Bowden studies Arrian’s use of Homer in his account narrating the events from Alexander’s arrival at Troy to his victory at the Granicus. He argues that it was modelled on a specific section of the Iliad (Books 19-21). Bowden demonstrates that Arrian aimed at presenting Alexander as a heroic individual comparable to Achilles. His method was to draw attention to the parallels between both personages by ‘shaping the narrative to echo the pattern of Achilles’ actions when he goes in pursuit of Hektor after the death of Patroklos’. This method, however, led to distortions concerning Alexander’s route and details of the battle at Granicus. Therefore, the differences between Arrian’s description of the battle and the accounts of other authors may have been caused by Arrian’s additions, not by differences in the contemporary sources.
Johstono focuses on the Galatian shields (θυρεοί) displayed in the royal pavilion during the so-called Grand Procession described by Callixenus of Rhodes. The shields, inlaid with gold and silver, were a symbol of Ptolemy Philadelphus’ victory over his own Galatian mercenaries and, accordingly, an important part of his propaganda—he presented himself as a savor of the Greeks from an apocalyptic terror and could pretend that his authority was not inherited from his father or engineered by opulence. Johstono also points out that the presence of the Galatian shields in Callixenus’ account of the Grand Procession can serve as its terminus post quem —he dates Ptolemy’s Galatersieg in 274/3 BC: i.e., it cannot be part of the first Ptolemaia and may barely fit the chronology of the second (in the winter of 275/4 BC).
Part IV consists of two essays. Legendary traditions about Seleucus Nicator’s death are the subject of Ogden’s. They focus on the time and place of Seleucus’ murder, his supposed retirement shortly before his death, omens foretelling his death, and on the revenge of Seleucus’ ghost upon his murderer. Ogden draws parallels between Seleucus’ and Alexander’s traditions and points out that many of the fictive elements of the first were brought into harmony or dialogue with the second.
Asirvatham deals with the memory of Alexander in Plutarch’s Demetrius, Pyrrhus and Eumenes. She argues that Plutarch judged the protagonists of these biographies in relation to his idealized Alexander. At the same time, such a comparison does not apply to any Roman imitators of Alexander: i.e. ‘Plutarch tacitly denies the Romans their own self-aggrandisements as new Alexanders’.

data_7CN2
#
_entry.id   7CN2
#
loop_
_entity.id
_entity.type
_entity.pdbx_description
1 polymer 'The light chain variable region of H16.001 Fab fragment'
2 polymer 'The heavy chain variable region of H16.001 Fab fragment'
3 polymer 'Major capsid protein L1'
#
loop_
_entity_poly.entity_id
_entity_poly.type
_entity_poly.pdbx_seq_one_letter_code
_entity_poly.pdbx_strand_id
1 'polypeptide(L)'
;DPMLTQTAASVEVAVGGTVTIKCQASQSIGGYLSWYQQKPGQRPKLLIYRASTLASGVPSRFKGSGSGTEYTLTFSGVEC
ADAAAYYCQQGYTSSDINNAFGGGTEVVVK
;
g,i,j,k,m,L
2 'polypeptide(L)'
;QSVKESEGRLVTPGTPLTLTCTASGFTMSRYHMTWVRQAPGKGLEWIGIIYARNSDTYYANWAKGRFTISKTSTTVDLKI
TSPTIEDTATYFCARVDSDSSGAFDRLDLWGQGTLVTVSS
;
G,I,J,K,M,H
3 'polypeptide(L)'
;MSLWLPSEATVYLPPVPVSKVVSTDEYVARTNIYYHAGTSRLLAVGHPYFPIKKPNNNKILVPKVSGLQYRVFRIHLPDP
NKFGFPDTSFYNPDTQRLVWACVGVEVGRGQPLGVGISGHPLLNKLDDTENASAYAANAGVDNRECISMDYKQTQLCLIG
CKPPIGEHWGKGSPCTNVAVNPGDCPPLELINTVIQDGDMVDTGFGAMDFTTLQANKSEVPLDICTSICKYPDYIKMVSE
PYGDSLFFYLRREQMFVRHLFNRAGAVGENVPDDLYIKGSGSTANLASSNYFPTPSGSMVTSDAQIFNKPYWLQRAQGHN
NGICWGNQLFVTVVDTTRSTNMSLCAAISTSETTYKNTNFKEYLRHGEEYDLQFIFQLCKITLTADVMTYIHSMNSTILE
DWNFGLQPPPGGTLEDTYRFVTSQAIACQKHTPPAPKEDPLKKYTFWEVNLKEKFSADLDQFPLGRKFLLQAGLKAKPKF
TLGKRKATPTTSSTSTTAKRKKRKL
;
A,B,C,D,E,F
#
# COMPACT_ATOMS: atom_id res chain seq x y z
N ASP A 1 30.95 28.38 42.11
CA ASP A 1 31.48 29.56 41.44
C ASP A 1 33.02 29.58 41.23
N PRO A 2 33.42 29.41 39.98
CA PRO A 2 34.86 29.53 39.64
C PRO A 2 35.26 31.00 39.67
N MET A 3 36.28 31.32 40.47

There are an insignificant number of mistakes.2 To sum up, the volume is well edited and, I would say, all essays have something to contribute.
Table of Contents
Succession and the Role of Royal Women
Timothy Howe, A Founding Mother? Eurydike I, Philip II and Macedonian Royal Mythology, 1-28
Elizabeth Carney, Royal Women as Succession Advocates, 29-40
Rebecca Frank, A Roman Olympias: Powerful Women in the Historiae Philippicae of Pompeius Trogus, 41-58
Philia, Politics and Alliances
Frances Pownall, Was Kallisthenes the Tutor of Alexander’s Royal Pages? 59-76
Sabine Müller, Hephaistion—A Reassessment of his Career, 77-102
Alexander Meeus, Friendship and Betrayal: The Alliances among the Diadochoi, 103-136
Royal Self-Presentation and Ideology
Victor Alonso Troncoso, The Animal Types on the Argead Coinage: Wilderness and Macedonia, 137-162
Hugh Bowden, Alexander as Achilles: Arrian’s use of Homer from Troy to the Granikos, 163-179
Paul Johstono, The Grand Procession, Galatersieg, and Ptolemaic Kingship, 181-199
The Memory of Alexander
Daniel Ogden, Legends of Seleukos’ Death, from omens to revenge, 201-214
Sulochana Asirvatham, The memory of Alexander in Plutarch’s Lives of Demetrios, Pyrrhos and Eumenes, 215-255
1. Howe points out that no original eyewitness account of Eurydice’s actions has survived, and that Aeschines, who presents her in a positive light, was only a small child in distant Athens during Amyntas III’s and Ptolemy Alorites’ reigns and, therefore, he was not a witness to the events he recounted. In fact, Aeschines was probably born ca. 390 BC (Aesch. I.49) and, accordingly, he was in his early twenties during Ptolemy’s reign and definitely not a small boy during the last years of Amyntas III’s reign, when Eurydice allegedly plotted against him (Just. VII.4.7).
2. ‘Diodorus claims that Ptolemy, an older son of Amyntas II’ (p. 15) should be ‘… an older son of Amyntas III’, which fits with Howe’s quotation of Diodorus (XV.71.1, 77.5) and with his Argead family tree (p. 13, fig. 1); ‘which in which’ (p. 63); ‘that Alexander did indeed compose his history’ should be ‘that Callisthenes did…’ (p. 68); ‘or or’ (p. 82); ‘been been’ (p. 90); some titles in Contents do not match the titles in the main body of the book.